Brad's face was not unattractive, but neither was it familiar — a surprise to Amy since they had exchanged multiple pictures over the last week. Internet daters posted photographs, so, even though Amy did not particularly care, she looked. It was nice, after all, to have a visual image to go with the instant messages and e- mails. This face in front of her, however, did not match the image she'd carried.
As Brad squeezed through a small group of people to ask the host for a table, she mentally shuffled through the pictures he'd sent and realized that in most, his face had been obscured — sunglasses on both the fishing boat and the ski slopes, a hat on the golf course, a darkened dinner table at some black tie event. One head shot had been pretty clear, but even a toad could eke out one good picture. In retrospect, she realized she had used that one good picture to fill in the blanks on the rest.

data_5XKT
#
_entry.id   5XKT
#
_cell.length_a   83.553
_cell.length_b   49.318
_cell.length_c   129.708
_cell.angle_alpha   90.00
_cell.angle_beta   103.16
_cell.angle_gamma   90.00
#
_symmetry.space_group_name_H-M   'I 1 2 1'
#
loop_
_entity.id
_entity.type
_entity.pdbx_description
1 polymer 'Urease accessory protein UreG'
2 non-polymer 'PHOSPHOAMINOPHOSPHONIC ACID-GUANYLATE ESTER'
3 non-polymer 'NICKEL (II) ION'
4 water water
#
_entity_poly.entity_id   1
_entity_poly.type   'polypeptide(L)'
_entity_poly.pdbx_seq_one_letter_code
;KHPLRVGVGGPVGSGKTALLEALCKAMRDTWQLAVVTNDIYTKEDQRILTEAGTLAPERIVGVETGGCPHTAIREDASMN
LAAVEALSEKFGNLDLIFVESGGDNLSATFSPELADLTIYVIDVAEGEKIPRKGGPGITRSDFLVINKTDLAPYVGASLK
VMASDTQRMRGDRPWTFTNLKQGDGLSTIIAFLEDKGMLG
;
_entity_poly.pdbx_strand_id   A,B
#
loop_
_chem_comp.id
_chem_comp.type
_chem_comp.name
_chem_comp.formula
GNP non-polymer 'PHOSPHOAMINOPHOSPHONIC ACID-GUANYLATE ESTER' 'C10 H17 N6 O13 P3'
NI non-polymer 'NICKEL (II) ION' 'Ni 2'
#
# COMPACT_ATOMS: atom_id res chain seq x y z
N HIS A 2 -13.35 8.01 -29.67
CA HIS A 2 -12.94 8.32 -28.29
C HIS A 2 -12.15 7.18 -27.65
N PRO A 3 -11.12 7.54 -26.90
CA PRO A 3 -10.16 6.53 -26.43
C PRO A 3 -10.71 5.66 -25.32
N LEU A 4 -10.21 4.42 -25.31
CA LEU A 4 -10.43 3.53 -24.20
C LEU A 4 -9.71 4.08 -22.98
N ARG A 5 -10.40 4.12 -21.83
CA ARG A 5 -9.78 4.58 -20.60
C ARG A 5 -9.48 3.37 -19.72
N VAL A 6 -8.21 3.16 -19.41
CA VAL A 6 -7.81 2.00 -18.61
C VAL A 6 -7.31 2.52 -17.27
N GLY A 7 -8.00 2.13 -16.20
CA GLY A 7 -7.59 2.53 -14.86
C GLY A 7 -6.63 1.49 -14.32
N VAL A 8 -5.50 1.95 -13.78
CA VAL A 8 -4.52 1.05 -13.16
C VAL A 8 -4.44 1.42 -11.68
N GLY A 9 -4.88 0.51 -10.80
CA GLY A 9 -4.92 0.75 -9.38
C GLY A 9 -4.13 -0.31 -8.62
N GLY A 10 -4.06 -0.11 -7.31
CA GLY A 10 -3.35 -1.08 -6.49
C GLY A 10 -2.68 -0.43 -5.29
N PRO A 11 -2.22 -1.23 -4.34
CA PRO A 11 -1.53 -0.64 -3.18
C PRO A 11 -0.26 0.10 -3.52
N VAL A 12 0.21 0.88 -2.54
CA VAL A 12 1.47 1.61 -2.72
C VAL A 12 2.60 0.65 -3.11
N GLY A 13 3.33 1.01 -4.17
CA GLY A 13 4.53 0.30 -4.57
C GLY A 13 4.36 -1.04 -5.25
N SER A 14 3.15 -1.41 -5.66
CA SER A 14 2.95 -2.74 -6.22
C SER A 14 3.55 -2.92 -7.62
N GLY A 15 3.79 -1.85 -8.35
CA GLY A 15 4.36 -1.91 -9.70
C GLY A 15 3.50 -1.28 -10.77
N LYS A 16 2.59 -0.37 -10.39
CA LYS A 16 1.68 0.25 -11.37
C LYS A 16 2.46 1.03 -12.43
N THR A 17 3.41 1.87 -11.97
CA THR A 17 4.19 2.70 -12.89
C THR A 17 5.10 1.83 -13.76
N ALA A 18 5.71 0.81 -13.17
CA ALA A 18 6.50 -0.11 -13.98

Once they were seated, Amy tried to put her finger on precisely what was different. The face was puffier. Older, too. In fact, Brad looked much older than the thirty-eight years he claimed in his profile. Sure, she might have shaved off a couple of years herself, but she was talking much older in his case. She realized there was no point in getting bogged down in the differences. He looked completely different than she had envisioned, and that was that.
By the end of the first glass of wine, she knew it wasn't just Brad's face that didn't match up to his online counterpart. According to Brad's profile, he was a gourmand and a red wine junkie. She allowed him to order first, afraid she might embarrass herself with a passé selection. After he requested a cheap Merlot mass-produced in California, she proceeded to ask for a Barbera d'Asti. If Brad was going to lie, then she was going to rack up Piedmont prices on his tab.
He talked about work while he drank, pausing only to take big gulps from his glass. Commercial litigation. A motion for summary judgment. Something about jurisdiction and somebody who lacked it. An appeal. His monologue would have been boring at eleven thirty in the morning, but Amy found it sleep-inducing at this late hour.